As a teenager I suffered from low self-confidence and struggled finding my own identity. I didn’t feel comfortable wearing the trends that were popular for girls my age, and I looked towards make-up as though it were the Nash equilibrium. I had a good group of friends, but deep down felt as though there was something wrong with me as I continually failed to identify with the new styles that everyone was adopting. Enter Frida Kahlo; the iconic Mexican painter who was undeniably herself regardless of any physical or societal constraint that was placed upon her. I stumbled across a colourful shop window in the theme of Frida when I was on holiday at around age fifteen and was mesmerised. Her work presented a concoction of dichotomies of pain and vibrancy, masculinity and femininity, and darkness and light. The more I read about Frida the more I realised that appreciating your own unique personality and character and expressing that character in your own way was infinitely more important than wearing a certain style of top just because you thought you should. 

Kahlo was a non-conformist in every sense of the word. She continually broke the boundaries of what was accepted; from tackling political or social issues, to the upfront portrayal of her suffering, to blurring the boundaries of sexual identity. Frida Kahlo would paint whatever she wanted to paint and present herself in whatever manner she wanted to present herself.

Kahlo was born in Coyoacan, Mexico in 1907, however later claimed the year of her birth as 1910 which not so coincidentally corresponds with the year of the outbreak of the Mexican Revolution.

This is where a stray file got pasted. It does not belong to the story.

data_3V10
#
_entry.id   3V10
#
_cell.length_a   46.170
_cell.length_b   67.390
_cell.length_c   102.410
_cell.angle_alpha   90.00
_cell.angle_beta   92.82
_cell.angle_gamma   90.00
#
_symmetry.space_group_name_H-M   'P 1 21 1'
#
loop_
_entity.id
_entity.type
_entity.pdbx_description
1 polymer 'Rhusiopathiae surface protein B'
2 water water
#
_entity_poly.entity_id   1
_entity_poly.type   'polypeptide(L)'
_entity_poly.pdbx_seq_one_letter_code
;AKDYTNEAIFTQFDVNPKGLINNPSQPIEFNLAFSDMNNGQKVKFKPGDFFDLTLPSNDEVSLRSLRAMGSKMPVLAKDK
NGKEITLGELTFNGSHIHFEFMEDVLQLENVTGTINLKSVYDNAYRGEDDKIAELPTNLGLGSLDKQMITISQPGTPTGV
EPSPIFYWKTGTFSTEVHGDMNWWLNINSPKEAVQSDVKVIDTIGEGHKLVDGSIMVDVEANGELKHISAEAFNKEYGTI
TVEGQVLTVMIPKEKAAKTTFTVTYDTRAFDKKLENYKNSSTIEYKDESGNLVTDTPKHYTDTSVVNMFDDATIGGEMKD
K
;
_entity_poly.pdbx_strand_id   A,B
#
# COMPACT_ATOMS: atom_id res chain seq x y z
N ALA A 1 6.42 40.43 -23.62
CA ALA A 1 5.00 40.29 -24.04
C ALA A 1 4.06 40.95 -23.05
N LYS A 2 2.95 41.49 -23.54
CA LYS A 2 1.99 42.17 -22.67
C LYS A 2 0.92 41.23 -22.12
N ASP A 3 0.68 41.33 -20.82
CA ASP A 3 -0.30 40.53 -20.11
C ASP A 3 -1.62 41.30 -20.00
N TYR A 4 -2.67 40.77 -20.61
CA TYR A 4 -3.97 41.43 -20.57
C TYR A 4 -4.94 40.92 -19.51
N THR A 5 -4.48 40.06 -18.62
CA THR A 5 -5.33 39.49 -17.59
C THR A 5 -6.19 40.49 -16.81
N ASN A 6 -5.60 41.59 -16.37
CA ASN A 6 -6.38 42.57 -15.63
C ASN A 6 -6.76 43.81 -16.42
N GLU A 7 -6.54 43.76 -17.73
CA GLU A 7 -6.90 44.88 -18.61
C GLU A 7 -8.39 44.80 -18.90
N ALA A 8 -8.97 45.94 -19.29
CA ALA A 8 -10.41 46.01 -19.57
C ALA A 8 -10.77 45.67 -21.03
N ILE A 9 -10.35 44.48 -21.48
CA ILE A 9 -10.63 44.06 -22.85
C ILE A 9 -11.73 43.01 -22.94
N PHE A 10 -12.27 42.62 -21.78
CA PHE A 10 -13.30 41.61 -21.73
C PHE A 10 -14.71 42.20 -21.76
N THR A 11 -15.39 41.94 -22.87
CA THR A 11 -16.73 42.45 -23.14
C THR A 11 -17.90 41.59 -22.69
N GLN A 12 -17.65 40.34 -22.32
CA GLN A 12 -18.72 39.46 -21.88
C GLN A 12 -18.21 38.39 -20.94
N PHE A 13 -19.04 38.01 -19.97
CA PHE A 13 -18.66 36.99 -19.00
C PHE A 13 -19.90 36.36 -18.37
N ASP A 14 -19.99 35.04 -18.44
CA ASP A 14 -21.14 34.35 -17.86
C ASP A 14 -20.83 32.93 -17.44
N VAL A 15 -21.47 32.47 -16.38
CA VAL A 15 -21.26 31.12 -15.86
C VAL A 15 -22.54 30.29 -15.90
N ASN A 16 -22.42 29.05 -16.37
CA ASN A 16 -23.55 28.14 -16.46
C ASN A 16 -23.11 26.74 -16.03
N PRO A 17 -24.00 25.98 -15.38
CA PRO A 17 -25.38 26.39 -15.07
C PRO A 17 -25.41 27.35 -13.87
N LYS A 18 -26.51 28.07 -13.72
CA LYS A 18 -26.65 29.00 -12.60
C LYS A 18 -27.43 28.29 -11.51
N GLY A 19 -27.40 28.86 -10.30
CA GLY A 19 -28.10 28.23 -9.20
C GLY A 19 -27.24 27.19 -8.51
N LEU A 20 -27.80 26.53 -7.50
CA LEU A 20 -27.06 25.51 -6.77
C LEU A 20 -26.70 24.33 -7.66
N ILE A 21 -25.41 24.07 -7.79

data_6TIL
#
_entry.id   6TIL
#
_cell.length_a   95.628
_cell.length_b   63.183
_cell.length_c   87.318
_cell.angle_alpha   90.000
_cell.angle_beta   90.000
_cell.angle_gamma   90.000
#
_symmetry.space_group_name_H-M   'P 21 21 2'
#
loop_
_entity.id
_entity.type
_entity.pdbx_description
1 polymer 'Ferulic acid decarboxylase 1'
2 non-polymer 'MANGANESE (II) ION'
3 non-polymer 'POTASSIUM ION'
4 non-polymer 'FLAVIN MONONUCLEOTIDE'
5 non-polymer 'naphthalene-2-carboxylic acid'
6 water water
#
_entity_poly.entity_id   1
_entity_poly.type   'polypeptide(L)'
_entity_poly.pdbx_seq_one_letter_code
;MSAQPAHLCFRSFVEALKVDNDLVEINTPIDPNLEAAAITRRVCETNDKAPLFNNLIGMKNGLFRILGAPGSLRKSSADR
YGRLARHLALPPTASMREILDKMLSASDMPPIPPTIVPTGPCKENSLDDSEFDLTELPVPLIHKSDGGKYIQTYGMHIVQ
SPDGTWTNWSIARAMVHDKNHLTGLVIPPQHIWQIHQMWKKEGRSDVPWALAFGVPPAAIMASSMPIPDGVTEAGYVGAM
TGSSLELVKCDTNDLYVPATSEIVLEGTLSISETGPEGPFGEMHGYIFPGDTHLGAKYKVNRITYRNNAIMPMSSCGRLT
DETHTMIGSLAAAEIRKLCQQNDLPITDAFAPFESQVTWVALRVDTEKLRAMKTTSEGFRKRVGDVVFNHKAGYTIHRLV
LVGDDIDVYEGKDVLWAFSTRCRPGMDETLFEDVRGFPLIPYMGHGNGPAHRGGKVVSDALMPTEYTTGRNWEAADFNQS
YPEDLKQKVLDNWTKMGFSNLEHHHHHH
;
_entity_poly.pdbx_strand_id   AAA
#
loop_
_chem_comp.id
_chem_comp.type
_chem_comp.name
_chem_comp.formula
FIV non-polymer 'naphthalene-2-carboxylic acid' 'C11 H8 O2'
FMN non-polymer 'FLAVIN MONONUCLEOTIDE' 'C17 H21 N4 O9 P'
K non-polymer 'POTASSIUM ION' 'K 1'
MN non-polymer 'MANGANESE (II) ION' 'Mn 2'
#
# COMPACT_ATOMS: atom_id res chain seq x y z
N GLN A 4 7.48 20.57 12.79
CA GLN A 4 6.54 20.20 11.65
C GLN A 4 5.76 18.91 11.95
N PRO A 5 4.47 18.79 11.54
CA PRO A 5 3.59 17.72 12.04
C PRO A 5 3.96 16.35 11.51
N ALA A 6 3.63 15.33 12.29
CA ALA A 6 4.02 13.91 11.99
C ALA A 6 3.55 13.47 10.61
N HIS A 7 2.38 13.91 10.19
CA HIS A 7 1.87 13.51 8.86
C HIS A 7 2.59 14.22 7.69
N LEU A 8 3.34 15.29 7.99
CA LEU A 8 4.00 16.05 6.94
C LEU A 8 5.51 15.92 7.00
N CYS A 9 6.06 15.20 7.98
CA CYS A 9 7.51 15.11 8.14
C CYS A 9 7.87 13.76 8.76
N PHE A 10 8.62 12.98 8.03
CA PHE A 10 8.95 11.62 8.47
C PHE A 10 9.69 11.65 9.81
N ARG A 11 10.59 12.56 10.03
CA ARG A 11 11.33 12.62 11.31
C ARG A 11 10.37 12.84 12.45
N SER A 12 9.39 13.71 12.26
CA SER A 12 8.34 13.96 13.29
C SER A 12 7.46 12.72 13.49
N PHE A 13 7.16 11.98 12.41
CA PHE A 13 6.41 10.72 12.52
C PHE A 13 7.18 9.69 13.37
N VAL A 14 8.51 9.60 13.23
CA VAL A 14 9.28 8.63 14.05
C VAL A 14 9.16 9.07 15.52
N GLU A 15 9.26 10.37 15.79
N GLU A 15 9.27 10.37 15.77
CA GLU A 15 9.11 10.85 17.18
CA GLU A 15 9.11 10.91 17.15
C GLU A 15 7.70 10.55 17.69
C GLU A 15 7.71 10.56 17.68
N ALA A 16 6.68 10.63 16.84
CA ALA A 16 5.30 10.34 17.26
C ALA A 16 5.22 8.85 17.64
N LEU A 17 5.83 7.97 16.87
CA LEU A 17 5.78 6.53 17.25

From a young age Kahlo developed a close relationship with her German father Willhem Kahlo who was a political liberal and artist. He saw a spark in Frida and encouraged her to do various sports and even wrestling from a young age; something unheard of for a girl to participate in at the time. He also ensured she had a formal education which her devout Catholic mother did not fully understand as she believed in more traditional domestic roles for women. Growing up Frida could not identify with her mother’s way of thought and became drawn to the arts and politics like her father, joining her first political group at age sixteen.
Frida lived through constant pain and tragedy all her life. This began at age 6 when she contracted Polio, leaving one of her legs thinner and weaker than the other which she would be severely bullied for. At age eighteen she would become involved in an accident that would affect her life forever when a bus she was riding in crashed into a street car. Frida was impaled by a handrail right through her body. Doctors thought there was little chance of survival, additionally breaking her ribs, collar bone, as well as her spine in three places. She would have to wear painful medical corsets throughout her life as her spine was too weak to support itself, painting many in vibrant colours and with political messages. It was after the accident when she was confined to her house that she began to paint. Her father gave her paints and her mother had an easel constructed to sit on her bed. A mirror was placed on the bed canopy so she could begin her signature self-portraits. She expressed all her pain and isolation in her art in a powerful and upfront way. For example in 1944’s The Broken Column Kahlo displays herself naked with her body torn in half and her spine is replaced by a crumbling column. Tears fall from Frida’s face but she looks directly forwards – challenging both herself and the audience to face her pain. Later Kahlo’s medical complications led her to suffer multiple miscarriages which she further represented in her art, showing the shocking reality of her physical and emotional pain. Her suffering continued when in 1953 her leg was amputated due to gangrene. Kahlo famously said about this ‘Feet, what do I need you for when I have wings to fly?’